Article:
An Operational High-resolution Forest Inventory

An Operational High-resolution Forest Inventory

Combining State-of-the-art Remote Sensing with Computer Analytics

Forestry operations currently rely heavily on forest inventories that employ field plot data as a basis for estimating forest attributes. This labour-intensive approach provides limited information and has become a costly bottleneck in completing operations. Remote sensing can be used to obtain more accurate and comprehensive forest inventories with less effort. This article discusses high-resolution forest inventory services (HRISs) which combine state-of-the-art remote sensing technologies and computer analytics to produce operational forest inventories that help to improve the efficiency of various forest management activities.

As a global economic activity, forest wood production is highly variable, ranging from single species plantations to low-impact, sustainable forest management projects in natural forests. In all cases, employing forest inventories to quantify existing forest resources within a given area is critical for scheduling forest management activities, valuation, planning, compliance with governmental regulations and decision support.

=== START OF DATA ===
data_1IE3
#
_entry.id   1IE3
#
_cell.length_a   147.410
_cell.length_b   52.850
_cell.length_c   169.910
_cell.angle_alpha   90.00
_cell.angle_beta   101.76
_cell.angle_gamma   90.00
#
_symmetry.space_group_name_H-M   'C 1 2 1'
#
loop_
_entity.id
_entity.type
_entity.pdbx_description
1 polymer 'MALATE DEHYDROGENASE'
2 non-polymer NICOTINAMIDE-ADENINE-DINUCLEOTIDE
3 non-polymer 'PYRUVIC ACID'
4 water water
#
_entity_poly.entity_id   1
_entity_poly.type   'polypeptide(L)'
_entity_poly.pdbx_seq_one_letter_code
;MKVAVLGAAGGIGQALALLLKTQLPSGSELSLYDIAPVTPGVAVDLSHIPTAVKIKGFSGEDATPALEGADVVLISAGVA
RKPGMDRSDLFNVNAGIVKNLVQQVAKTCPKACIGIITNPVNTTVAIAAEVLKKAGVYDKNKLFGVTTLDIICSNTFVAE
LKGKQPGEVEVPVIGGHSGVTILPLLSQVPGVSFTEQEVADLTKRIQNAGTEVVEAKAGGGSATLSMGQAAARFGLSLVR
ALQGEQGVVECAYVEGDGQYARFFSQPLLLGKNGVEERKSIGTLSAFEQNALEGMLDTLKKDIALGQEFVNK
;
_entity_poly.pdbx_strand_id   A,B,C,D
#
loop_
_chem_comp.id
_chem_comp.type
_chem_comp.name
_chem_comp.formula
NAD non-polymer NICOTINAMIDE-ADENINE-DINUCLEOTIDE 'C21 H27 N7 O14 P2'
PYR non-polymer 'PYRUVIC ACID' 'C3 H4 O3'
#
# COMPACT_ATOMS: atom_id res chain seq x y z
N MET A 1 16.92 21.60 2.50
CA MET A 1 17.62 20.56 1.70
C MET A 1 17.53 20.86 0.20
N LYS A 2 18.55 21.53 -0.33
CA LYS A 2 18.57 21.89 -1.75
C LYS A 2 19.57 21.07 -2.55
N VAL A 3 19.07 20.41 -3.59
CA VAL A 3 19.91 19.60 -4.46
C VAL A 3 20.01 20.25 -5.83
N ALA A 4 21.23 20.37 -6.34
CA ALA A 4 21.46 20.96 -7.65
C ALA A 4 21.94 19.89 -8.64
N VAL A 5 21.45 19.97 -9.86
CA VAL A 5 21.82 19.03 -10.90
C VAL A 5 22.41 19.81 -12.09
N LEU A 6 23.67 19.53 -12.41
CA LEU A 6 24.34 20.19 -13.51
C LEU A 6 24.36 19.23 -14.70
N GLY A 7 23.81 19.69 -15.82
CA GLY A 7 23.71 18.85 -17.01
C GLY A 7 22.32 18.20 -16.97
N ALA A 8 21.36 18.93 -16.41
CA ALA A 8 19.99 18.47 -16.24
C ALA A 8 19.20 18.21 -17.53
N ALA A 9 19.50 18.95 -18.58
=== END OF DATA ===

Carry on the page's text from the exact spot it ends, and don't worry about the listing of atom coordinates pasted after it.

Data deficiencies

In the province of Alberta, Canada, forestry inventories include estimates of land cover class, species composition, site productivity class and structural attributes including forest height, crown closure, density and stand structure complexity (e.g. indicators of single cohort or multi-storey stands). This approach to forest management is considered to be sufficient for high-level strategic management planning, but with its low resolution and high uncertainty it is unsuitable for use at the local scale. Additional reconnaissance and ground sampling are required to make up for these data deficiencies.      

Intensive plantations

A different approach is used in jurisdictions that are oriented towards more intensive plantation management practices. In Brazil, for example, more dense sampling is applied in eucalyptus plantations where plant growth rates are amongst the highest in the world; thousands of field plots are often established and/or measured to represent each and every plantation on an annual basis. Such heavy reliance on field crews can easily become a source of inefficiencies, resulting in high costs and long lead times to complete ground sampling tasks. In addition, as the number of ground samples increases, the level of uncertainty with respect to the representation of the attributes decreases. Expectedly, companies therefore want to reduce the number of field plots to a minimum, while maintaining a high quality of information about the state of the forest at the (local) scale of individual plantations.

Figure 1, Illustration showing the concepts of slope position and multiple neighbourhood scales used in generating the terrain indices.

Labour to technology